Jan 6, 2010

How to Create an Effective Viral Marketing Campaign: part 2/2


Today, you learn why millions of viewers doesn't guarantee success to your viral campaign, why those previous three examples worked – and increased sales. What makes an effective viral marketing campaign, and how to do it.

You may want to review the previous article before you read further.


1. A clear objective

All three campaigns had a clear objective that they were aiming for. First, let's look at Dove.

  • Campaign for Real beauty positioned Dove as the brand for real people, not for super models.
  • The videos supported their new position. They weren't made just because viral marketing was a cool thing to do in 2004.
  • It wasn't a random coincidence to talk about "what is beautiful?", but a part of the much larger global marketing plan from Unilever.
  • If you visit Dove.com you see how serious the people at Unilever took this campaign, which is still running successfully.
  • Dove used dramatization very effectively to communicate what Dove is all about – every one can be beautiful. And it worked. Their sales are growing as you read this.

2. Make the product the hero

This makes me smile to see how simple effective advertising can be. "Make the product the hero of your advertising" is such an old idea that you and I weren't even born when it was first introduced. An excellent example of this technique is Blendtec's "Will it Blend?" videos.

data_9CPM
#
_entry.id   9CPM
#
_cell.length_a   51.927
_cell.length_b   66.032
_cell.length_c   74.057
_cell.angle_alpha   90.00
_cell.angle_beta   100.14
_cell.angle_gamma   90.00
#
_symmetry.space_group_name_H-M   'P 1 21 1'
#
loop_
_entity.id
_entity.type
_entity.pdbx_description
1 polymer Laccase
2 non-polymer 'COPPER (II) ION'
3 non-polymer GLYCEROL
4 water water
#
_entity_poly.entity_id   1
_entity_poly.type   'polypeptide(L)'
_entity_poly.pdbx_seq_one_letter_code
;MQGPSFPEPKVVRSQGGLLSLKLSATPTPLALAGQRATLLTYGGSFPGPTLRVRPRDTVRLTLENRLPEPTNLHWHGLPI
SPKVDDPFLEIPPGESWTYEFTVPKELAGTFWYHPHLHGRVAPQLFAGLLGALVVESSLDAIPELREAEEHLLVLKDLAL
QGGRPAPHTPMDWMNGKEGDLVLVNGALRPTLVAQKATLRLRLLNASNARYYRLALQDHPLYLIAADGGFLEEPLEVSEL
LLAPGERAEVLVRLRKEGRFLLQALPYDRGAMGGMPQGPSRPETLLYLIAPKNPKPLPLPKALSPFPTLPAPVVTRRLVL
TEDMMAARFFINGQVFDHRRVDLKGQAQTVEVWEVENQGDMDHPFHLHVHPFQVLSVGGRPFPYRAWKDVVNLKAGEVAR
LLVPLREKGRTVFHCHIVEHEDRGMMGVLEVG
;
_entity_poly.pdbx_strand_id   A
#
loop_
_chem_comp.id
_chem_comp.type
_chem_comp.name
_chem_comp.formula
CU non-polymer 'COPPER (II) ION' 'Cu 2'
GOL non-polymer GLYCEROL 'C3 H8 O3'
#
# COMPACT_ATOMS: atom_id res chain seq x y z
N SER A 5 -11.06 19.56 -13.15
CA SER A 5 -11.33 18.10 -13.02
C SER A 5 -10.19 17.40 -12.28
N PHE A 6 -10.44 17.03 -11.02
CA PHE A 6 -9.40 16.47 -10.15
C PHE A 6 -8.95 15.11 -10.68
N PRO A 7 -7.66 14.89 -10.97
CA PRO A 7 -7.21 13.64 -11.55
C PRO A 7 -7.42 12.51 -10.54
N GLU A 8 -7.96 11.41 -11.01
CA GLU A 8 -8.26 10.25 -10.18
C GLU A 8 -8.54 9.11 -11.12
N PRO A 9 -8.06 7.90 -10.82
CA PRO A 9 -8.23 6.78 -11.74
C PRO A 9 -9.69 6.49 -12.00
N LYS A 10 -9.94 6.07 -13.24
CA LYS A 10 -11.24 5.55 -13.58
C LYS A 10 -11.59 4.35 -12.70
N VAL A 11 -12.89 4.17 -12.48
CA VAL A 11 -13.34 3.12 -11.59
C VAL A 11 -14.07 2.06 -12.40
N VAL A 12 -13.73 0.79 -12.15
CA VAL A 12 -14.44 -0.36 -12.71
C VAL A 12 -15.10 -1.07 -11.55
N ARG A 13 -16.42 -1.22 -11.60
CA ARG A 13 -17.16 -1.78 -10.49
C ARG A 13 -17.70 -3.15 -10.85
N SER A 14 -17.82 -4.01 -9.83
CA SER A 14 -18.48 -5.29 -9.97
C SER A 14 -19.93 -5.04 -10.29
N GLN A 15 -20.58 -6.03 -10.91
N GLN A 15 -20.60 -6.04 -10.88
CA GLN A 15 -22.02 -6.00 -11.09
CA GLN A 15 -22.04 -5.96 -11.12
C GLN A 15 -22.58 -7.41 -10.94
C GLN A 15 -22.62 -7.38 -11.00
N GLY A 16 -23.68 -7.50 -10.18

• The product is clearly the hero.
  • The videos communicates the product's benefit to the viewer, a Blendtec blender is stronger than an average blender.
  • Blendec uses humor and dramatization to tell you in a second what is going.
  • Destroying a new iPhone guarantees attention. It hurts to watch, but it works. What blender can blend anything?

3. Make it easy and worth sharing

The third case was Whopper Sacrifice campaign. "Sacrifice 10 Facebook friends and get a free Whopper". It doesn't get much simpler than that. However, there was something else which is worth studying closer.
  • Leverage social networks. The campaign was created for Facebook. The Burger King application to sacrifice friends was easy to install and use. Having a separate website where you name your unnecessary friends may not have worked.
  • Burger King broke the rules. When Facebook closed the application because of the violation, it guaranteed the attention of media.
  • It was fun, different and worth talking about.
  • It offered a reward. 10 friends = 1 Whopper.

All three examples are advertising in its purest form. Here are 11 key takeaways

1. Have a goal
2. Be clear
3. Simpler is better
4. Demonstrate your benefit
4. Dramatize
5.
Call for action
6. Make the product the hero
7. Provoke
8. Reward
9. Use credible people
10. Make it easy and worth sharing
11. Test.


By now, you may be wondering where did I wrote the part about "Why a million viewers doesn't guarantee your viral success". If this is okay with you, I would like tell you about it in an exclusive article next time. To make it better, that article includes also a million dollar lesson from raging Canadians who were going to attack America...


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